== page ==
"One of my best friends was killed in gun violence right around here, so it's important to me," says Paul McCartney, remembering his Beatles bandmate John Lennon at the March for Our Lives in New York City https://t.co/u4aBKWC1Jb pic.twitter.com/8Jnjn8A3xH— CNN (@CNN) March 24, 2018
Sir Paul McCartney attended Saturday's March for Our Lives protest in New York City, telling CNN it was an important event for him because of losing best friend and former bandmate, John Lennon to gun violence.
Standing in solidarity with victims of gun violence while wearing a shirt that read "We can end gun violence," the former Beatles member told CNN he came to the march "just to support the people."
"I don't know if we can end gun violence," McCartney said. "But this is what we can do, so I'm here to do it."
The 75-year-old singer and songwriter went on to share that the site of the march held at 72nd Street between Columbus Avenue and Central Park West was a significant one for him as it was close to Lennon's home.
"One of my best friends was killed in gun violence right around here," McCartney said. "So it's important to me."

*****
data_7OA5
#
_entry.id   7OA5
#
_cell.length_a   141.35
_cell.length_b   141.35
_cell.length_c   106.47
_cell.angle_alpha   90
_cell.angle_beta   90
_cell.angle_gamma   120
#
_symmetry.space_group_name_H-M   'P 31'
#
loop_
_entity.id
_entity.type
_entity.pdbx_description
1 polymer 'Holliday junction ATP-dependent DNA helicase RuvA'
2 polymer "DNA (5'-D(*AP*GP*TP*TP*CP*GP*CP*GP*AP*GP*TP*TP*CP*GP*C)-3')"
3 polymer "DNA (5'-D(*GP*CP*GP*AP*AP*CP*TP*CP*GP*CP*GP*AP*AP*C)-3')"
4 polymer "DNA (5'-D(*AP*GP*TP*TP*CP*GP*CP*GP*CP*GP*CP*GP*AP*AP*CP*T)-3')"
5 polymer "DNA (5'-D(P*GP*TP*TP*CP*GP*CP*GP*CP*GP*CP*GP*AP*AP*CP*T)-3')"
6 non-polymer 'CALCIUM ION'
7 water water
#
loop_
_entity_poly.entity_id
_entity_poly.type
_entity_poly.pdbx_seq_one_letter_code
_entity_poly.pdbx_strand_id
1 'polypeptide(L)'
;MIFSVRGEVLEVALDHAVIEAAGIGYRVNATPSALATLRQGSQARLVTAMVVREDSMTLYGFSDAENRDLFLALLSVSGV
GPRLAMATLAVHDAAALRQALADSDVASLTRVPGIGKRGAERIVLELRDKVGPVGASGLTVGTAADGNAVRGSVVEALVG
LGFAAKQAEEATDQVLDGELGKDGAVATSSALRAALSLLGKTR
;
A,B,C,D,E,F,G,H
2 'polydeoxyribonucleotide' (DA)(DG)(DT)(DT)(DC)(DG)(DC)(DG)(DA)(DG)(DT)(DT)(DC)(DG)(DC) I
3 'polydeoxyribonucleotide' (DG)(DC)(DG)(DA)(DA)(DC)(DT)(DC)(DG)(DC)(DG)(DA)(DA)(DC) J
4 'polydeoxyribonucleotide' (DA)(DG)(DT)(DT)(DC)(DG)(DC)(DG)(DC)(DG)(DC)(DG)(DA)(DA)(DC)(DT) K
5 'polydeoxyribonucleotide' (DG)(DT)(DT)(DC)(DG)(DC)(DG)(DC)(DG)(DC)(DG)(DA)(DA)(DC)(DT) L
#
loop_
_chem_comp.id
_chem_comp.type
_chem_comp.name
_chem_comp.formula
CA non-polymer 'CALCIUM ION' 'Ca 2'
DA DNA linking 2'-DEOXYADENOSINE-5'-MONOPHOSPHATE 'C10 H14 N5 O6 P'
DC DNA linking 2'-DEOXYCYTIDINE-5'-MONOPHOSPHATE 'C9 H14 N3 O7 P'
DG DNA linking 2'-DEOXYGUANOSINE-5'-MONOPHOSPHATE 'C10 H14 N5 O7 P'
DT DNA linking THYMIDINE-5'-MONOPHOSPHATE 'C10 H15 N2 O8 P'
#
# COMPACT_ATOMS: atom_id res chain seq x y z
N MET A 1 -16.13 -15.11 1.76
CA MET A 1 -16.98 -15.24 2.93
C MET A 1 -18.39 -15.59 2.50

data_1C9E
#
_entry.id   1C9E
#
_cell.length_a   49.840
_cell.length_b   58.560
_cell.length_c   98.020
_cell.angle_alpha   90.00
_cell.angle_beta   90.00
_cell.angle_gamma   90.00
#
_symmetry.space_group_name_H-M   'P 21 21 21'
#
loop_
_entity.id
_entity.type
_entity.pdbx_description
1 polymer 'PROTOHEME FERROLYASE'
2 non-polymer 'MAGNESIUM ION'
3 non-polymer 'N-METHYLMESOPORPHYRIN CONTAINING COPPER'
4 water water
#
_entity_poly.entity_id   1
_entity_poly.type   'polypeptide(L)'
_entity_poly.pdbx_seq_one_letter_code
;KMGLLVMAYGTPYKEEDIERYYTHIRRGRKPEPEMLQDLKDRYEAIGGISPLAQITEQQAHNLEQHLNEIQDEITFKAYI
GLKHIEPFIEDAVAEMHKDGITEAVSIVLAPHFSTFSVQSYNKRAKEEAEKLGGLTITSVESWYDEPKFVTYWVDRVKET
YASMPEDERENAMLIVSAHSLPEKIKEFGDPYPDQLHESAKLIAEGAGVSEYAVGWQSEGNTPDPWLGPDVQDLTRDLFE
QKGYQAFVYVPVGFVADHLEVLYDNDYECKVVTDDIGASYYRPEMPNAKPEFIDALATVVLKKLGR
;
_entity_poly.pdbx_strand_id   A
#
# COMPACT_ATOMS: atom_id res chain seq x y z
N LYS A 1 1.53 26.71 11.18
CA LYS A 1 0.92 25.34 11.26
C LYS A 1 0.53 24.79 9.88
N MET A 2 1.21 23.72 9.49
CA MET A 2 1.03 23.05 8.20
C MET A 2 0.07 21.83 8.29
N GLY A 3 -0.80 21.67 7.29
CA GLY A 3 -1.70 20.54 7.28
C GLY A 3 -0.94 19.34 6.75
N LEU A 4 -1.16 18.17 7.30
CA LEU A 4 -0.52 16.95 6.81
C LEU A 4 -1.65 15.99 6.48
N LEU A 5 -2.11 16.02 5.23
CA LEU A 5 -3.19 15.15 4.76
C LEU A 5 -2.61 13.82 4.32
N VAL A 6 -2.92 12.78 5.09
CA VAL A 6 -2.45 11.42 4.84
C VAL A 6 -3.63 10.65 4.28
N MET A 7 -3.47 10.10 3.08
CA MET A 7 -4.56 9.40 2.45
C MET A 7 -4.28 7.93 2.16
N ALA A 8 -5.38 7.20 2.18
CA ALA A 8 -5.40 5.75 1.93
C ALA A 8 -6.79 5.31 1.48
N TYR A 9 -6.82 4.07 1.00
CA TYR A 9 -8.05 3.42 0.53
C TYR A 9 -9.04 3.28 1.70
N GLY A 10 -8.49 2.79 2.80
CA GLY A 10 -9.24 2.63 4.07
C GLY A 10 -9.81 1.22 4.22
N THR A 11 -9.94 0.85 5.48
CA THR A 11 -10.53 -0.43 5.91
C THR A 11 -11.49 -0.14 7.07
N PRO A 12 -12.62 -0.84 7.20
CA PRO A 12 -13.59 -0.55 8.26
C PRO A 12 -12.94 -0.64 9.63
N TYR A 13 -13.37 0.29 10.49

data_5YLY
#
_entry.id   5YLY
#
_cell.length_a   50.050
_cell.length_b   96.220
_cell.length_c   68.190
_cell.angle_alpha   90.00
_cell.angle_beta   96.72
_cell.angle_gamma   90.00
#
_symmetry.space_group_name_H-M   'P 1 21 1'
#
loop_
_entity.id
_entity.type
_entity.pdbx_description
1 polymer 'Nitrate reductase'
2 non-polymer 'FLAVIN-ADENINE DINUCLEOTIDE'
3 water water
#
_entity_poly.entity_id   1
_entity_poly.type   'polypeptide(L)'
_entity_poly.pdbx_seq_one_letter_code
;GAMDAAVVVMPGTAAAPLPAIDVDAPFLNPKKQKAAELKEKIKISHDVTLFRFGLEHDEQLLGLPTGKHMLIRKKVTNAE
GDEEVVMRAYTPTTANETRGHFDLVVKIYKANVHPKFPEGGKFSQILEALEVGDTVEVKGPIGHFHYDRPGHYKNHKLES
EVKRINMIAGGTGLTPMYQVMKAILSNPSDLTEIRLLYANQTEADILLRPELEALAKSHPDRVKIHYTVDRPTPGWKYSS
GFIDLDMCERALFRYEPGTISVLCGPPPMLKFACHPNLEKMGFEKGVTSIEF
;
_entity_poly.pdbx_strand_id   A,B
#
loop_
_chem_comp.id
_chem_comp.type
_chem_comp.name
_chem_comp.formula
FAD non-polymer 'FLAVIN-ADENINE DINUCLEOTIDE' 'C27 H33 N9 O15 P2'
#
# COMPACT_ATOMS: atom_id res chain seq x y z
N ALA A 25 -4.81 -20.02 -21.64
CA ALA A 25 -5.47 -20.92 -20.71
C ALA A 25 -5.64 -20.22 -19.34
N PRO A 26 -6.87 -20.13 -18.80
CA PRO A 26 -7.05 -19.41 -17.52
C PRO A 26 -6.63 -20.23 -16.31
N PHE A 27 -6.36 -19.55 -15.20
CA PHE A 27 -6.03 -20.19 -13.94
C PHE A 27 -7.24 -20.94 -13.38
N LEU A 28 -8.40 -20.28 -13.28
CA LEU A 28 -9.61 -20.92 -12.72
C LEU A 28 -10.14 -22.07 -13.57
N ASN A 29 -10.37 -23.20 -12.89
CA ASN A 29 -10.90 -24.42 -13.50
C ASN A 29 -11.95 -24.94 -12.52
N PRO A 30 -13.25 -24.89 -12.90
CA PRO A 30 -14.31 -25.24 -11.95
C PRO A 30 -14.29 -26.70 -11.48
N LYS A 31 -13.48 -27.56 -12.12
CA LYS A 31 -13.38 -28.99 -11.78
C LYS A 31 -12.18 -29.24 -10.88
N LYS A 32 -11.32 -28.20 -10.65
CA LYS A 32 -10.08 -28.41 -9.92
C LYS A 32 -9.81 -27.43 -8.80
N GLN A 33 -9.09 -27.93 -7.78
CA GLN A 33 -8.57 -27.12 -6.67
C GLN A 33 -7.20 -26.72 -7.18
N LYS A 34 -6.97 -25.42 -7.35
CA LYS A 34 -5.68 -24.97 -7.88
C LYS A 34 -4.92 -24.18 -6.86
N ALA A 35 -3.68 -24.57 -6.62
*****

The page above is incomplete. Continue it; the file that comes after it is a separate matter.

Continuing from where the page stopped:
In December 1980, Mark David Chapman gunned down Lennon outside his place of residence at the Dakota Building while on a stroll with his wife, Yoko Ono. Chapman fired five rounds into Lennon's back, killing him instantly. Saturday's march in NYC was also close to Strawberry Fields, the Central Park tribute created by Ono for the Beatles singer and songwriter after his untimely death.
New York's March for Our Lives protest was one of the nearly 800 taking place around the world on Saturday with students and activists calling for gun reform in hopes lawmakers will enact new gun laws and prevent a mass school shooting from happening in the U.S. ever again.
Student survivors from Marjory Stoneman Douglas High School in Parkland, Florida, kick started March for Our Lives after 17 students and teachers were killed last month when confessed gunman and former student, Nikolas Cruz walked in with an AR-15 assault rifle. The student survivors conceived the idea of a march on Washington in the hopes of channeling their grief into activism, with hashtags and slogans like "Never Again" and "Not One More."
"We cannot allow one more child to be shot at school," reads the march's mission statement. "We cannot allow one more teacher to make a choice to jump in front of a firing assault rifle to save the lives of students. We cannot allow one more family to wait for a call or text that never comes. Our schools are unsafe. Our children and teachers are dying. We must make it our top priority to save these lives."
McCartney reiterated the march's plea by telling CNN and other reporters it was up to Americans to make the changes they want to see in order to protect their children, and encouraging young people to "get out and vote."
"You can make the change. It is up to you," he said.
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